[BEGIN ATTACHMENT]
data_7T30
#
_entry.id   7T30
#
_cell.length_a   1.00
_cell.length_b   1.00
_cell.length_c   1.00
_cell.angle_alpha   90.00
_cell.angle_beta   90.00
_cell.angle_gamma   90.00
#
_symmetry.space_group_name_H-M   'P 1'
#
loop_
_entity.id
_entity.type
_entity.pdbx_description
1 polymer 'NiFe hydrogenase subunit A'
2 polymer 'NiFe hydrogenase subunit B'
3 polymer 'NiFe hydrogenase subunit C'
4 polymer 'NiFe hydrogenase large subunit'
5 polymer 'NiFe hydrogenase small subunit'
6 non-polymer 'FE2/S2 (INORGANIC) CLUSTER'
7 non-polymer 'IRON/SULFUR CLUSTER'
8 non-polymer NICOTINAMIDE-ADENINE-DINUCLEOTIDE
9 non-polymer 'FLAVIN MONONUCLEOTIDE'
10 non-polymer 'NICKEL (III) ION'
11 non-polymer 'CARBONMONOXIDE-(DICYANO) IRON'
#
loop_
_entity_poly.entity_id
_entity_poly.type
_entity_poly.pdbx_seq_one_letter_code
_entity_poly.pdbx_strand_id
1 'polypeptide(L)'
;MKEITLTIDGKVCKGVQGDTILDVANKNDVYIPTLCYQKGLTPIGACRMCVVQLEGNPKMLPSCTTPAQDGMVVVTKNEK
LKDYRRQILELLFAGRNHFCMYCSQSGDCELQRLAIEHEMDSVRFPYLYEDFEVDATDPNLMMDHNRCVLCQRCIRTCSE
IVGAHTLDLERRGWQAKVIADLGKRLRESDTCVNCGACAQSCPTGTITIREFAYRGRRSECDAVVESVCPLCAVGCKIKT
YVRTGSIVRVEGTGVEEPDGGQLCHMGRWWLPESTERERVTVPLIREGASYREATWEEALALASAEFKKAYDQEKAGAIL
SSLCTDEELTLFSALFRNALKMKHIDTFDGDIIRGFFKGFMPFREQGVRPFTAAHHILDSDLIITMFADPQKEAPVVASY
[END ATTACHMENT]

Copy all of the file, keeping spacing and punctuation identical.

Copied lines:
data_7T30
#
_entry.id   7T30
#
_cell.length_a   1.00
_cell.length_b   1.00
_cell.length_c   1.00
_cell.angle_alpha   90.00
_cell.angle_beta   90.00
_cell.angle_gamma   90.00
#
_symmetry.space_group_name_H-M   'P 1'
#
loop_
_entity.id
_entity.type
_entity.pdbx_description
1 polymer 'NiFe hydrogenase subunit A'
2 polymer 'NiFe hydrogenase subunit B'
3 polymer 'NiFe hydrogenase subunit C'
4 polymer 'NiFe hydrogenase large subunit'
5 polymer 'NiFe hydrogenase small subunit'
6 non-polymer 'FE2/S2 (INORGANIC) CLUSTER'
7 non-polymer 'IRON/SULFUR CLUSTER'
8 non-polymer NICOTINAMIDE-ADENINE-DINUCLEOTIDE
9 non-polymer 'FLAVIN MONONUCLEOTIDE'
10 non-polymer 'NICKEL (III) ION'
11 non-polymer 'CARBONMONOXIDE-(DICYANO) IRON'
#
loop_
_entity_poly.entity_id
_entity_poly.type
_entity_poly.pdbx_seq_one_letter_code
_entity_poly.pdbx_strand_id
1 'polypeptide(L)'
;MKEITLTIDGKVCKGVQGDTILDVANKNDVYIPTLCYQKGLTPIGACRMCVVQLEGNPKMLPSCTTPAQDGMVVVTKNEK
LKDYRRQILELLFAGRNHFCMYCSQSGDCELQRLAIEHEMDSVRFPYLYEDFEVDATDPNLMMDHNRCVLCQRCIRTCSE
IVGAHTLDLERRGWQAKVIADLGKRLRESDTCVNCGACAQSCPTGTITIREFAYRGRRSECDAVVESVCPLCAVGCKIKT
YVRTGSIVRVEGTGVEEPDGGQLCHMGRWWLPESTERERVTVPLIREGASYREATWEEALALASAEFKKAYDQEKAGAIL
SSLCTDEELTLFSALFRNALKMKHIDTFDGDIIRGFFKGFMPFREQGVRPFTAAHHILDSDLIITMFADPQKEAPVVASY